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Highway Death Rate for 2004 Sets Record Low

Alcohol-related deaths also dropped

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Dateline: August 2005

Even if just by a little bit, the death rate on the nation's highways in 2004 was the lowest since record-keeping began 30 years ago, according to the National Highway Traffic Safety Administration (NHTSA). The number of alcohol-related fatalities also dropped for the second straight year.

All told, 42,636 people died on the nation’s highways in 2004, down from 42,884 in 2003. The fatality rate per 100 million vehicle miles traveled (VMT) was 1.46 in 2004, down from 1.48 in 2003. The fatality rate has been steadily improving since 1966 when 50,894 people died and the rate was 5.5.

"Drivers are safer today on our nation’s highways than they have ever been, in part because of the safer cars, higher safety belt use and stronger safety laws that this Department has helped champion", said Secretary of Transportation Norman Y. Mineta in a DOT press release. "But as long as the number of highway deaths remains as high as it is, we will keep advocating for the kind of vehicles, roads and driving habits that make people safer in their cars and trucks".

Since 2001, the number of states with primary safety belt laws has increased to 22, along with the District of Columbia and Puerto Rico, leading to an 80 percent safety belt use level, the highest ever. In addition, all states, plus the District of Columbia and Puerto Rico, now have 0.08 blood alcohol laws for drivers. (Minnesota’s 0.08 law took effect Aug. 1).

In 2004, VMT increased to 2.92 trillion, up from 2.89 trillion in 2003, according to the DOT’s Federal Highway Administration.

"The progress we’ve made reflects the Bush Administration’s strong commitment to improved safety. And credit must also go to those states where safety also is a high priority," said NHTSA Administrator Jeffrey Runge, MD. He announced the new fatality numbers in Buffalo, where he’s a keynote speaker at the 2005 Traffic Records Forum.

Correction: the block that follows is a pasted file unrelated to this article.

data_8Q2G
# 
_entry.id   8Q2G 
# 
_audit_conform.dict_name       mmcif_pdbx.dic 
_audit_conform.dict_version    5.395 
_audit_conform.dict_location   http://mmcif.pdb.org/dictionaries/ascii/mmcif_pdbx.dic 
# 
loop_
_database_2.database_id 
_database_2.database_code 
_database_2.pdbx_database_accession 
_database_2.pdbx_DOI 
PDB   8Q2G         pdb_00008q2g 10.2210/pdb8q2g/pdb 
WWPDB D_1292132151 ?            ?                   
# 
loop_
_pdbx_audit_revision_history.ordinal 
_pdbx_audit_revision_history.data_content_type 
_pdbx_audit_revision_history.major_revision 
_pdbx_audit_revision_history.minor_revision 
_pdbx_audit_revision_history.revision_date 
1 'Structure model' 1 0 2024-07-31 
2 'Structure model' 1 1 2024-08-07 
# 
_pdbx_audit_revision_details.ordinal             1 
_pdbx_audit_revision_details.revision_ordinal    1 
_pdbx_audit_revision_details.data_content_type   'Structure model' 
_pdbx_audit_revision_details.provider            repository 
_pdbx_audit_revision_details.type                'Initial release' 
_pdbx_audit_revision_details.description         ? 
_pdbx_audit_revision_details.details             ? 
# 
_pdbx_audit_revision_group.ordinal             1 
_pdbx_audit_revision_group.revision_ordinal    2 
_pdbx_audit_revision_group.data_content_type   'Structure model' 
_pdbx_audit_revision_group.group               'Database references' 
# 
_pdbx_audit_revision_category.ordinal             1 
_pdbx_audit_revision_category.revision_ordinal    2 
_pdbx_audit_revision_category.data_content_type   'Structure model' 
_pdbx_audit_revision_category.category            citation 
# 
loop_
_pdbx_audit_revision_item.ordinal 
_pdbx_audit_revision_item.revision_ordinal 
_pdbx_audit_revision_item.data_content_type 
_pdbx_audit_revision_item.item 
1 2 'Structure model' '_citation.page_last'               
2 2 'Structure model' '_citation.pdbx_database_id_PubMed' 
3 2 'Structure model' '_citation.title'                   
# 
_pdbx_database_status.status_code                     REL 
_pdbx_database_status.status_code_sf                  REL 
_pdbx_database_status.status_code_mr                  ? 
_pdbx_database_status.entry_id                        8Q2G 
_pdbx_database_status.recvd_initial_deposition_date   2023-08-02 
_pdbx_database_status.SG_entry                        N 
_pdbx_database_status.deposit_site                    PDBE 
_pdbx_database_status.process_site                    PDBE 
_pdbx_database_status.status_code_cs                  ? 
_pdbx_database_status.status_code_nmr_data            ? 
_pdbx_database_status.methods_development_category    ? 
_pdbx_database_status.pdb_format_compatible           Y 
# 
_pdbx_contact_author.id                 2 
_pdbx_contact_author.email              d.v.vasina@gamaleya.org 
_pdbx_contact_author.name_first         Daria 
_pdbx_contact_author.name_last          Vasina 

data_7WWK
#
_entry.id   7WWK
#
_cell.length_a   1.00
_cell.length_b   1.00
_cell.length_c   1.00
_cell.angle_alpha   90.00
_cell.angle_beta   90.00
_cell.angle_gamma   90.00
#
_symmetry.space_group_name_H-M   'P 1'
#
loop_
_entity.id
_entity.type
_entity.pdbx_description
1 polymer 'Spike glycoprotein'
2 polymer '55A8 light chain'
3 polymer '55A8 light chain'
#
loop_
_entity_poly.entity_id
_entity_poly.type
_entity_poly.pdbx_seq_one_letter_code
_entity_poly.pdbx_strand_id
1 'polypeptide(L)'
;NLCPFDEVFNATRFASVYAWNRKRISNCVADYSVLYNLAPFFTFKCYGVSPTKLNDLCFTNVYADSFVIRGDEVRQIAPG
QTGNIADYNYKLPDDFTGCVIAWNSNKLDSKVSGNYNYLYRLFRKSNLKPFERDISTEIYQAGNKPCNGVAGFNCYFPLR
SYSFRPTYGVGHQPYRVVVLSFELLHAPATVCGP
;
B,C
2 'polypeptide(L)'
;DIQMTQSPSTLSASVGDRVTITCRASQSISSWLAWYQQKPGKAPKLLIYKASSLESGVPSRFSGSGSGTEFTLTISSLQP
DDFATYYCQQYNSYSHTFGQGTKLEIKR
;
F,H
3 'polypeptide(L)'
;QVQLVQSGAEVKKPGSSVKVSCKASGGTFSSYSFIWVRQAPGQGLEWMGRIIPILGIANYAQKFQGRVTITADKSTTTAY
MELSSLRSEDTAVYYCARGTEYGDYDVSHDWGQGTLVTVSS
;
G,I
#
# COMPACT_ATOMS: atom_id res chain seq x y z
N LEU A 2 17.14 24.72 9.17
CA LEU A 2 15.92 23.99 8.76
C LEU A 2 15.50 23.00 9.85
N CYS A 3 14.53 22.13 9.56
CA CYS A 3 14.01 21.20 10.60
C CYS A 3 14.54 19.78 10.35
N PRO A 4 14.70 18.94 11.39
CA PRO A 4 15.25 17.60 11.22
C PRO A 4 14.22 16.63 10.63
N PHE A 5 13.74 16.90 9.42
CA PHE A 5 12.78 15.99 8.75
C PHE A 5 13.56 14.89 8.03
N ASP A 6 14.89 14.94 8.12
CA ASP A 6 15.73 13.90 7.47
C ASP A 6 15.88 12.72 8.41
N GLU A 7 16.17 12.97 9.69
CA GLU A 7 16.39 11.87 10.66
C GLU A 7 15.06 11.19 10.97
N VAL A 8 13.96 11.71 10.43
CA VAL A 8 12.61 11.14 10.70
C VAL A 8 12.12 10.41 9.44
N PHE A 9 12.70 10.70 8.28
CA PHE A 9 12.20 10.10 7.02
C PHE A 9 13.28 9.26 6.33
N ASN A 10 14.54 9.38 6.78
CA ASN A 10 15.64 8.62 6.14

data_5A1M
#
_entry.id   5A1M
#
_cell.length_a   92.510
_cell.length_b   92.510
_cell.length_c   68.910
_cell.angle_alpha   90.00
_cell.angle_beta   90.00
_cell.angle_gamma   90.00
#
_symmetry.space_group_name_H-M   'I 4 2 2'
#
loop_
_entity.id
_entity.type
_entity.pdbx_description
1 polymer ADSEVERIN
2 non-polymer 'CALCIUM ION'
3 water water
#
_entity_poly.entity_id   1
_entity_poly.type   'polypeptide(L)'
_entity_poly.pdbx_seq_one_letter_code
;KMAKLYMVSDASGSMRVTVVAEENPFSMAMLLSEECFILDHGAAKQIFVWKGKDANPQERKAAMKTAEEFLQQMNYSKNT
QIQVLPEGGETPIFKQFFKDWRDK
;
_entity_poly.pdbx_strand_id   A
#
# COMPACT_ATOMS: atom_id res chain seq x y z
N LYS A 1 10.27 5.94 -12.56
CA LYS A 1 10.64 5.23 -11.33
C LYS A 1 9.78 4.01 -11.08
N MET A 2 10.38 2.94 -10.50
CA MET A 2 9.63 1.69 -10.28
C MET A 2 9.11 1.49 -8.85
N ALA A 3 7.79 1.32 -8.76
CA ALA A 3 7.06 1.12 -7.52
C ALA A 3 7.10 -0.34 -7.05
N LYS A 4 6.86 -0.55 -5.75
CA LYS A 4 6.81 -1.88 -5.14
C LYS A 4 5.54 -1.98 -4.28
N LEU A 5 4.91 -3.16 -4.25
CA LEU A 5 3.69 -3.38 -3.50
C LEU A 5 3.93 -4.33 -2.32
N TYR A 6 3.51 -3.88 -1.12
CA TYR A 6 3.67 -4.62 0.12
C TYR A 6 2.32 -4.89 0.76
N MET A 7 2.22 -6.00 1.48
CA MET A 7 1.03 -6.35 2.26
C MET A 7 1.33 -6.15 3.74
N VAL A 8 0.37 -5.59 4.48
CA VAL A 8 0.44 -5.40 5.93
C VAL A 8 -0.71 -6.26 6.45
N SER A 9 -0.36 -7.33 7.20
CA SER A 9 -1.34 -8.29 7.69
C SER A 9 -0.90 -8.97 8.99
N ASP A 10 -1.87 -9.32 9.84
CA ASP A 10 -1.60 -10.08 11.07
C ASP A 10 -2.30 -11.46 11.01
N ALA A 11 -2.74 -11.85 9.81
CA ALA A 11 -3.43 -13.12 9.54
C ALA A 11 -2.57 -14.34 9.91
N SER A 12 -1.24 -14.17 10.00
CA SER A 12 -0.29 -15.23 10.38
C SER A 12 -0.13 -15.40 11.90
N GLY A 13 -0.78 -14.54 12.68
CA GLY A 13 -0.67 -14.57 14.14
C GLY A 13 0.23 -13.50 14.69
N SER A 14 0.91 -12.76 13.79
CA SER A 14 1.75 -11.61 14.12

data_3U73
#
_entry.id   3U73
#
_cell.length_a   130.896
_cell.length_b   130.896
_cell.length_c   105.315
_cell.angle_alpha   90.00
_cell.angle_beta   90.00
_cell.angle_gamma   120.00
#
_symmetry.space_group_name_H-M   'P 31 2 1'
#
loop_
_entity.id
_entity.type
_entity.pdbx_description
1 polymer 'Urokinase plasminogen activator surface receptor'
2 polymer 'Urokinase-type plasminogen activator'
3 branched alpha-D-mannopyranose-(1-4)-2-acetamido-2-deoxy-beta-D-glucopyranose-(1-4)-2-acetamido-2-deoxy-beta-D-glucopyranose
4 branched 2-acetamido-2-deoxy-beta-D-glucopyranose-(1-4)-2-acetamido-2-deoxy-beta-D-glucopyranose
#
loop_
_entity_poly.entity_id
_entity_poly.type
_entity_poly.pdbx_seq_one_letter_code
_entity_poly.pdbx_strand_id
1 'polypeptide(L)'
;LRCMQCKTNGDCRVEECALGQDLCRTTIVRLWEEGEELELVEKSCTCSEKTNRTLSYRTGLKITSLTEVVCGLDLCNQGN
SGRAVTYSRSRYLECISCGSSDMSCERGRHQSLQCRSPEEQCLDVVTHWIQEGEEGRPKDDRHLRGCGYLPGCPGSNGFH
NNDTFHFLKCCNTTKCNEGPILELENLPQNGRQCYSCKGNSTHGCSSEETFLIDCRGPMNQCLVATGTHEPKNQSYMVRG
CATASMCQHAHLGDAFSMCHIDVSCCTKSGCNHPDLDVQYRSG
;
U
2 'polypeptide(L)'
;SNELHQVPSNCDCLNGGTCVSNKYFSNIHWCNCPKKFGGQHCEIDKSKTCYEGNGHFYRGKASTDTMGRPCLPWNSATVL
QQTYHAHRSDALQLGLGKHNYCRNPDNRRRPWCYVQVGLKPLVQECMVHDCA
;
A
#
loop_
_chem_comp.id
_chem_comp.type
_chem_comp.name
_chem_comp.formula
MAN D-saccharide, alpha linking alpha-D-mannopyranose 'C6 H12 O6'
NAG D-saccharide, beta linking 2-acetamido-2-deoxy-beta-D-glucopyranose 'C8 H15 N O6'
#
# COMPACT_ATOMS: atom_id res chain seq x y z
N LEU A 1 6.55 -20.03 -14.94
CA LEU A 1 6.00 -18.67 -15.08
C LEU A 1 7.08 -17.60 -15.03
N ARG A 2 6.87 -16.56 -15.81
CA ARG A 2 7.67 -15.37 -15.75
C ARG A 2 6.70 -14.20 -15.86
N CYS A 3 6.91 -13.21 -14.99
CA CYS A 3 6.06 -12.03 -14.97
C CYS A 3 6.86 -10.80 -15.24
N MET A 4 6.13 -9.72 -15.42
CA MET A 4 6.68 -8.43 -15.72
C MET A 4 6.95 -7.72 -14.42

NHTSA's Fatality Analysis Reporting System (FARS) also shows that, between 2003 and 2004:

  • Motorcycle fatalities increased from 3,714 to 4,008, an 8 percent rise.

  • Alcohol-related fatalities dropped from 17,105 to 16,694, a 2.4 percent decline.

  • Rollover deaths among passenger vehicle occupants increased 1.1 percent from 10,442 to 10,553.

  • Total fatalities in sport utility vehicles (SUVs) increased 5.6 percent, from 4,483 to 4735, while fatalities in passenger cars, pickup trucks and vans decreased a total of 834.

  • Twenty-seven states, the District of Columbia, and Puerto Rico had decreases in the total number of fatalities. The highest percentage decreases were in the District of Columbia (-36 percent), Rhode Island (-20 percent) and Minnesota, Montana, and Nebraska (–13 percent). The highest percentage increases were in Vermont (+42 percent), New Hampshire (+35 percent), New Mexico (+19 percent), and Alabama and Oklahoma (+15 percent).

  • Passenger vehicle occupant fatalities dropped to 31,693 – the lowest since 1992. Declining fatalities in passenger cars are consistent with more crashworthy vehicles in the fleet and increases in safety belt use.

  • Pedestrian deaths declined 2.8 percent from 4,774 in 2003 to 4,641.

  • Fatalities from large truck crashes increased slightly from 5,036 to 5,190.

  • In 2004, 55 percent (down from 56 percent in 2003) of those killed in passenger vehicles were not wearing safety belts. This underscores the value of the need for states to adopt primary safety belt laws.

    NHTSA earlier estimated that highway crashes cost society $230.6 billion a year, about $820 per person.

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